By Ada Mok (EDE Year 4, 2009-2010)
Last summer, I went to Toronto and studied in the University of Waterloo for four weeks. This is a study abroad programme organized by the Chung Chi College to enrich students’ English proficiency as well as to provide us with a great opportunity to experience the culture of an English speaking country. With the college subsidy, I could enjoy the trip with a relatively low price, but of course, not as cheap as our immersion programme offered by the faculty. Canada is an interesting place to me as many of my relatives have been living there for work and studies. Therefore, I was very excited and eager to find out the teaching and learning atmosphere of its universities.
In this four-week programme, fourteen CUHK students went to Canada in total. Like what we did in Edinburgh for the immersion programme, we had to do a placement test and an interview before attending a suitable course and then we were allocated to different levels of English courses according to our English proficiency. I was put into class A1, which was the highest level among all the courses. Again, like the Open Courses in Edinburgh, the summer language courses in the University of Waterloo also welcomed students from all over the world and thus I could meet a lot of Japanese, Koreans, and Chinese as well as a few Germans and Italians.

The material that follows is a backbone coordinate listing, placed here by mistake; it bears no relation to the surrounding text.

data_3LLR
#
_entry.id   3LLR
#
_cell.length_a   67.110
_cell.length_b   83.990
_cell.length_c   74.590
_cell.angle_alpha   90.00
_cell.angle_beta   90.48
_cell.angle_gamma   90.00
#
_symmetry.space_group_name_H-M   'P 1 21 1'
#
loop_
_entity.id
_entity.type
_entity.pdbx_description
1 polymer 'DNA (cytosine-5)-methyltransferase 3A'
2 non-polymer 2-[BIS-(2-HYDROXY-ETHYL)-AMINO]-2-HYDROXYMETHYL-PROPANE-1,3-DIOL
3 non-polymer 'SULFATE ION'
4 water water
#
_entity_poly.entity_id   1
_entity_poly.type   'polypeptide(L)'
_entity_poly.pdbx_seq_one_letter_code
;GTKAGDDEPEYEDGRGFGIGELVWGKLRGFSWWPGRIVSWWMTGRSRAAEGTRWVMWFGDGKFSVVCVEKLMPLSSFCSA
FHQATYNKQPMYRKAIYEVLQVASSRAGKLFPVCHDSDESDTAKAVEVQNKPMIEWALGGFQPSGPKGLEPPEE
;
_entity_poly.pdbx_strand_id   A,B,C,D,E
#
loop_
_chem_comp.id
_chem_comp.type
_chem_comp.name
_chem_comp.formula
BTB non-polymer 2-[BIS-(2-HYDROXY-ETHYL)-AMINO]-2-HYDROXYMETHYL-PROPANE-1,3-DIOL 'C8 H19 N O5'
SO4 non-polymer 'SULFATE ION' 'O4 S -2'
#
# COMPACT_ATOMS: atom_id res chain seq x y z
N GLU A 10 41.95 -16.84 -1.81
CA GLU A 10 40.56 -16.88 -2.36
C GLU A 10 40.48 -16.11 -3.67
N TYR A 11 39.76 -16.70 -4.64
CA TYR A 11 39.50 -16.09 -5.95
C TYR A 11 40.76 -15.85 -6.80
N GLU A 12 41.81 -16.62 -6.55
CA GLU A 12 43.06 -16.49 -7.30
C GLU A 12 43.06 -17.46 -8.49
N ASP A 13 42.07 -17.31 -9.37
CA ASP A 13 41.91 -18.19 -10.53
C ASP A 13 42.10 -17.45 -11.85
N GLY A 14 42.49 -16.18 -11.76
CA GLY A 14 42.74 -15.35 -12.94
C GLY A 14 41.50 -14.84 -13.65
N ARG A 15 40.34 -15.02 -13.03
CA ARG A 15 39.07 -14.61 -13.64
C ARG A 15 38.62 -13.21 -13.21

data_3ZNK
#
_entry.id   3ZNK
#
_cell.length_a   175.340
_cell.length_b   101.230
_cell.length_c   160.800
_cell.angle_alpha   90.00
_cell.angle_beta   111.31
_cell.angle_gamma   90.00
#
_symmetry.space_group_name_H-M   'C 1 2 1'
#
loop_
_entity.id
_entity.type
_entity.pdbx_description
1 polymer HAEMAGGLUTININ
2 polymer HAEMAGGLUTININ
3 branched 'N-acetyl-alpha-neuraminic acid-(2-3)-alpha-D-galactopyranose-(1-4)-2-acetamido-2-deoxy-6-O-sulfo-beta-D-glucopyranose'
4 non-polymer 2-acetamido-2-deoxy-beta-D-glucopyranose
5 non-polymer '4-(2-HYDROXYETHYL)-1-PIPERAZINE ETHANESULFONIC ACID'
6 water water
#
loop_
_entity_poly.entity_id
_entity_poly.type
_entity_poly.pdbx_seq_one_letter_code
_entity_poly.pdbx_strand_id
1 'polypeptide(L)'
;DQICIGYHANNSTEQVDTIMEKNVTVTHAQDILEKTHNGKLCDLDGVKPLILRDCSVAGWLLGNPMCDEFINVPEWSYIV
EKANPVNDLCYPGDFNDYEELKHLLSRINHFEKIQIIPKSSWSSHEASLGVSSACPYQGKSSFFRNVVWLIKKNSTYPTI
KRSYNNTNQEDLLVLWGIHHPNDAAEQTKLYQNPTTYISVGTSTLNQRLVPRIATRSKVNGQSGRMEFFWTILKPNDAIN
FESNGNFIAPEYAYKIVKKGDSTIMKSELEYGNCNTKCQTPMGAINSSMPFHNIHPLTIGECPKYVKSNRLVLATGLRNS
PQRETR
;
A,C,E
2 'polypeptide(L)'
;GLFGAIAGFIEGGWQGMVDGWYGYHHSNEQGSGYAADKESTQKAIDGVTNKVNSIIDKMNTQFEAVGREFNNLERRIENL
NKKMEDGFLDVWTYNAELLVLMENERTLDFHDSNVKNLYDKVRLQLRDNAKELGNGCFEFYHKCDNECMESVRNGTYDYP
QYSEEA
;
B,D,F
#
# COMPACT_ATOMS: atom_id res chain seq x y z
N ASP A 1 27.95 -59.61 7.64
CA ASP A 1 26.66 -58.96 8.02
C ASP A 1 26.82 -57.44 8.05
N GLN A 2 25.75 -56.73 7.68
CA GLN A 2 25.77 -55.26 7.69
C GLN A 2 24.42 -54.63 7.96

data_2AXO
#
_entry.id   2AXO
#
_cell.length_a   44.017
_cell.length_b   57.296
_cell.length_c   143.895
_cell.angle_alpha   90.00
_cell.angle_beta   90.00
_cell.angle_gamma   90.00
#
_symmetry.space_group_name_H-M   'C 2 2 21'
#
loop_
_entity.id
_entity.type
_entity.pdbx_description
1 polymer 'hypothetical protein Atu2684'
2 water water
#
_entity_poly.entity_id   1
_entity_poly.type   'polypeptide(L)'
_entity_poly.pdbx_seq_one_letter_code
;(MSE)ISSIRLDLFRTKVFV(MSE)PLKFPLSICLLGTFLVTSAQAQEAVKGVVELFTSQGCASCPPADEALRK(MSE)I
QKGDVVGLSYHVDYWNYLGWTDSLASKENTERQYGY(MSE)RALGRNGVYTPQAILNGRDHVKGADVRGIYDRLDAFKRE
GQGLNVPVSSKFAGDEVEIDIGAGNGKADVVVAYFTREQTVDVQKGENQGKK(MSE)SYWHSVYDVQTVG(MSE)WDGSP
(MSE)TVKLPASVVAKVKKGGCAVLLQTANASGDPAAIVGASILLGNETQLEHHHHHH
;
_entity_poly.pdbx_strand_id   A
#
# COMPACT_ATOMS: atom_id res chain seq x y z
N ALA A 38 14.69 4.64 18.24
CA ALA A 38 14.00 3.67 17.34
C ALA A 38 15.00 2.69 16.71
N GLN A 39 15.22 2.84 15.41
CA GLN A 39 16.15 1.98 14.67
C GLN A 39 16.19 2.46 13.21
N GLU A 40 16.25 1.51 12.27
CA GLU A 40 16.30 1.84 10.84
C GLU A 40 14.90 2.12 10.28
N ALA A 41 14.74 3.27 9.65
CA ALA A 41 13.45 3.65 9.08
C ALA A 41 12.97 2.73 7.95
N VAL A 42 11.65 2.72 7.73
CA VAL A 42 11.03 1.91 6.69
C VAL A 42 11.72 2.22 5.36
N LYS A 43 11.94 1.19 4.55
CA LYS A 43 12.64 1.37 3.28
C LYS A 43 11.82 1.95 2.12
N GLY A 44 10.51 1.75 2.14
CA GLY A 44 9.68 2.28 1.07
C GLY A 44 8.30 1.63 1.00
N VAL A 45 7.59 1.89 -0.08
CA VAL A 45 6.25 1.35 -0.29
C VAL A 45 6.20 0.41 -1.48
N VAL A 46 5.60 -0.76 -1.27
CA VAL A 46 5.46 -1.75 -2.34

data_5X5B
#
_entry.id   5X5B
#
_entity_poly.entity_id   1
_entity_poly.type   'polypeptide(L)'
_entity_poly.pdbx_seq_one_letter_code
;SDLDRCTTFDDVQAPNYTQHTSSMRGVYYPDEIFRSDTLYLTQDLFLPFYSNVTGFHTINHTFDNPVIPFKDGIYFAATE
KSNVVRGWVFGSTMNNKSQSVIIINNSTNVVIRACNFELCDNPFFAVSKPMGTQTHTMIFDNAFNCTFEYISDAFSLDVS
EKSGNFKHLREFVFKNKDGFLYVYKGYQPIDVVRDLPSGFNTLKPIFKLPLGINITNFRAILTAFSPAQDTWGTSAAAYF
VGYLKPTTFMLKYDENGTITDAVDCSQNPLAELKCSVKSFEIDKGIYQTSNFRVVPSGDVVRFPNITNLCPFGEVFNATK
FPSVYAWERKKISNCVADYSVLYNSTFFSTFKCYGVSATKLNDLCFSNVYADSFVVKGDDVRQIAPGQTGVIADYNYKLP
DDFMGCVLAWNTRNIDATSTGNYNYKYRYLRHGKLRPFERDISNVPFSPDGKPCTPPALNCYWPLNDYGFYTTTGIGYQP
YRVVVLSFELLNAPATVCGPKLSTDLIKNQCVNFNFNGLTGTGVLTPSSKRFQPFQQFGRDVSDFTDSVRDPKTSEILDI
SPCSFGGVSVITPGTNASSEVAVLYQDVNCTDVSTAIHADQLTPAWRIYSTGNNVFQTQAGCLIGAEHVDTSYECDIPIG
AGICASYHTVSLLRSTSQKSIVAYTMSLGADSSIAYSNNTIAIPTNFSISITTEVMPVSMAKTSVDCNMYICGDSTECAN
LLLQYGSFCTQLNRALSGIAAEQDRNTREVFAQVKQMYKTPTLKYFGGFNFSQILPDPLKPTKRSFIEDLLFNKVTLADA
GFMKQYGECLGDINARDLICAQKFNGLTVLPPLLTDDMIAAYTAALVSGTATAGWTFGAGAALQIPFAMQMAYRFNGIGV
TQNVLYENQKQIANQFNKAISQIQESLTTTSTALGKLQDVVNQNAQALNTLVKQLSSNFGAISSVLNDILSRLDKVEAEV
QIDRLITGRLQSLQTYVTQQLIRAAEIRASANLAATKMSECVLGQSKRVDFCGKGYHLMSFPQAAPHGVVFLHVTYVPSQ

Concerning the accommodation, we lived in the hostel provided by the college and we were forced to have a roommate of a different nationality in order to provide us with more opportunities to communicate in English and to meet new friends. For me, I got a ‘traditional’ Japanese as my roommate. She loves doing make-up but speaks very quietly. Compared with the experience in Edinburgh, I found that this kind of hostel life was better than living with a Hong Kong friend in the same host family in terms of practicing oral English. With a Chinese roommate, students like us usually do not have much self-control and thus rarely speak in English with the friend roommate. However, with a Japanese roommate, I had no choice but tried to use the simplest form of sentences to talk to her. According to my observation, she had no problems in reading and writing English but with a big difficulty in listening and speaking. Sometimes she could not express herself verbally and so she would bring along a memo pad with her to write down what she wanted to say. It seemed to me that Japanese students seldom practice English in their daily lives and this phenomenon is common even for the students studying master degrees.